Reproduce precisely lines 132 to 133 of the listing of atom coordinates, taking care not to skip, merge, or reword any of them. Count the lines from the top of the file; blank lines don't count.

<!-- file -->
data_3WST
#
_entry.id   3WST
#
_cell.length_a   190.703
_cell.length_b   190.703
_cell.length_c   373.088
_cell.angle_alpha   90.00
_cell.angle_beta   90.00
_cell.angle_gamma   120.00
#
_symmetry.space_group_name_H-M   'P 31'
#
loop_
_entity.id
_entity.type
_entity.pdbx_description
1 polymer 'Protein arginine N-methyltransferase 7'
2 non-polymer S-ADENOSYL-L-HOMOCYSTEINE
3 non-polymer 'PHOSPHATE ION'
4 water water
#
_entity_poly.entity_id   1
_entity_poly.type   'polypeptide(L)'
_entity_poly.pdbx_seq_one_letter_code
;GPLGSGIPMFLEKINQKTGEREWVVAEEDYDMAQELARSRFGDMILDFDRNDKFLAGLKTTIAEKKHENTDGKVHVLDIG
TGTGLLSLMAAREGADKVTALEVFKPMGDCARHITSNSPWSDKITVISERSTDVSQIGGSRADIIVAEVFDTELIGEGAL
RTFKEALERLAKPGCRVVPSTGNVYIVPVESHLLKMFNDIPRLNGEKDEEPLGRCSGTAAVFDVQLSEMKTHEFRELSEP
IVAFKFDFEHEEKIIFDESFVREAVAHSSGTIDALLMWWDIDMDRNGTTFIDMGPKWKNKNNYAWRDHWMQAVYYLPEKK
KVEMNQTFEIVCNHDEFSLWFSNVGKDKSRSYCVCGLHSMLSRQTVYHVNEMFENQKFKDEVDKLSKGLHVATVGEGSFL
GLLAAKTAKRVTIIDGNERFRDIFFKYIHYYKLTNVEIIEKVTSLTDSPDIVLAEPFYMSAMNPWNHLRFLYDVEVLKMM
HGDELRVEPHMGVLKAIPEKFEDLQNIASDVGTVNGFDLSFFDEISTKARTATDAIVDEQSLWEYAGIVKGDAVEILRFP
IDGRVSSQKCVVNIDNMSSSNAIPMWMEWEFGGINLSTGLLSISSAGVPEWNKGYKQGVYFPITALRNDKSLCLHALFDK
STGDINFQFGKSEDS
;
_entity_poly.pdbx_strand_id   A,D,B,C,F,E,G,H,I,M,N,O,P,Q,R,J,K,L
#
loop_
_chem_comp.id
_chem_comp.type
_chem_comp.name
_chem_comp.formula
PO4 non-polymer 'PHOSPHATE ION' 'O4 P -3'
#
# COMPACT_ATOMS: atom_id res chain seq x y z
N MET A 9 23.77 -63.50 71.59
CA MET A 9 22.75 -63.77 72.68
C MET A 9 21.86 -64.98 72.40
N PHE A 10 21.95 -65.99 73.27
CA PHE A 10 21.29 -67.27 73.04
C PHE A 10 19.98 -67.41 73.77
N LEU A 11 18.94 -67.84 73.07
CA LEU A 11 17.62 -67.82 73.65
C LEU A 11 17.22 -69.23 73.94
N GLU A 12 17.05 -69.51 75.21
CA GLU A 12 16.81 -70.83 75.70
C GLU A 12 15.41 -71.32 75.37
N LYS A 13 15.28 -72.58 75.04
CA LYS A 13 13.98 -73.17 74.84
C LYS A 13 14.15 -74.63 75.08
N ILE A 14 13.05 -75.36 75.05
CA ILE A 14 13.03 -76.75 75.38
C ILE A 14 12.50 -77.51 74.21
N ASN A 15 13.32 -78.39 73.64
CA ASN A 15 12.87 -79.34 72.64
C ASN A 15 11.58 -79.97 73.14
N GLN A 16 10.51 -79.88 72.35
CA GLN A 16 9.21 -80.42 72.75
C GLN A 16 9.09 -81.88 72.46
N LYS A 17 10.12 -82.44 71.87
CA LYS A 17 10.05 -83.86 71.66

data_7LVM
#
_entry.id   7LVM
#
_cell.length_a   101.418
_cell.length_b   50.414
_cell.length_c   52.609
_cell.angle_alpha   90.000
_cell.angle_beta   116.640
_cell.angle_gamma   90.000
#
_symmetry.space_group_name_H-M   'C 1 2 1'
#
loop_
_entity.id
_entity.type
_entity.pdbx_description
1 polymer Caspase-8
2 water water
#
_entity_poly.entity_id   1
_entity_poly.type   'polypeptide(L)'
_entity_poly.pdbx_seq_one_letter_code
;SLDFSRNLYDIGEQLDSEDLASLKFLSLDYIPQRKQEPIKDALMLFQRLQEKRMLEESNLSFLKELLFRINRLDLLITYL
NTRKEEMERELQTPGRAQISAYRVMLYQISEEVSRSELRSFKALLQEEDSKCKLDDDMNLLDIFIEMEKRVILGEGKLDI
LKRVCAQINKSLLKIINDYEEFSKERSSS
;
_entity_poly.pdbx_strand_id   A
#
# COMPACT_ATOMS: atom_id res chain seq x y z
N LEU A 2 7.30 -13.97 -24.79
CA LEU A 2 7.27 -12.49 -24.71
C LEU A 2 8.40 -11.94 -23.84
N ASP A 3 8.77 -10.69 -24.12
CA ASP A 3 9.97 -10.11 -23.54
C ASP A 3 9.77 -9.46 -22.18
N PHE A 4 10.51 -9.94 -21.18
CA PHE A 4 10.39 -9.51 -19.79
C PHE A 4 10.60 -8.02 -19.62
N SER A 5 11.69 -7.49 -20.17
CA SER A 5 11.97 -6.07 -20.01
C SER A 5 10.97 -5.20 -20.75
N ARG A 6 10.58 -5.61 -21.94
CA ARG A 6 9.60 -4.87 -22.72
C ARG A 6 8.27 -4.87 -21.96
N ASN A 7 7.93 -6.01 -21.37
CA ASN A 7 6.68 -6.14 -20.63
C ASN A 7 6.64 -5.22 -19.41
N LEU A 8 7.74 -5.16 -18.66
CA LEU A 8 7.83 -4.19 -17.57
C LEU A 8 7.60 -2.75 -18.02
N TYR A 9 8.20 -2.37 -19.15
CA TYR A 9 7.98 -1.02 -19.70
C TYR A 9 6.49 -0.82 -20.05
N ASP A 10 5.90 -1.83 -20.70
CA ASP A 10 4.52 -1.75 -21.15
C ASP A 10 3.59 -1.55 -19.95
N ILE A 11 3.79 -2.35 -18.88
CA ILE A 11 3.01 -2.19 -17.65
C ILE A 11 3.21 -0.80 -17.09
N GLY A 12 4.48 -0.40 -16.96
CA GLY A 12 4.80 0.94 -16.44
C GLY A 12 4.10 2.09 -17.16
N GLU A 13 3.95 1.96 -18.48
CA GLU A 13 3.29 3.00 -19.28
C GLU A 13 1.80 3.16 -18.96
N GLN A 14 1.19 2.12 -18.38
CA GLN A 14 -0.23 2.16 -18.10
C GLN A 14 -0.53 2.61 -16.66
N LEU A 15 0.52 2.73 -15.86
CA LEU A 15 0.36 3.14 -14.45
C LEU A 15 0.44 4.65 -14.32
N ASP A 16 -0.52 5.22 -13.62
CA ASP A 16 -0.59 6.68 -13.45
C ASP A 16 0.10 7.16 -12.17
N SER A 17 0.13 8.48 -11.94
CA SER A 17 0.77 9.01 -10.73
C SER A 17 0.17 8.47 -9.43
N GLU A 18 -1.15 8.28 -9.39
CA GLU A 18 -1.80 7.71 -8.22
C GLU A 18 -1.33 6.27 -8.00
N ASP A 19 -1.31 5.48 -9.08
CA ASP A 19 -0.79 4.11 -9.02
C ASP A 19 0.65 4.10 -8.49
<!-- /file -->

N GLY A 12 4.48 -0.40 -16.96
CA GLY A 12 4.80 0.94 -16.44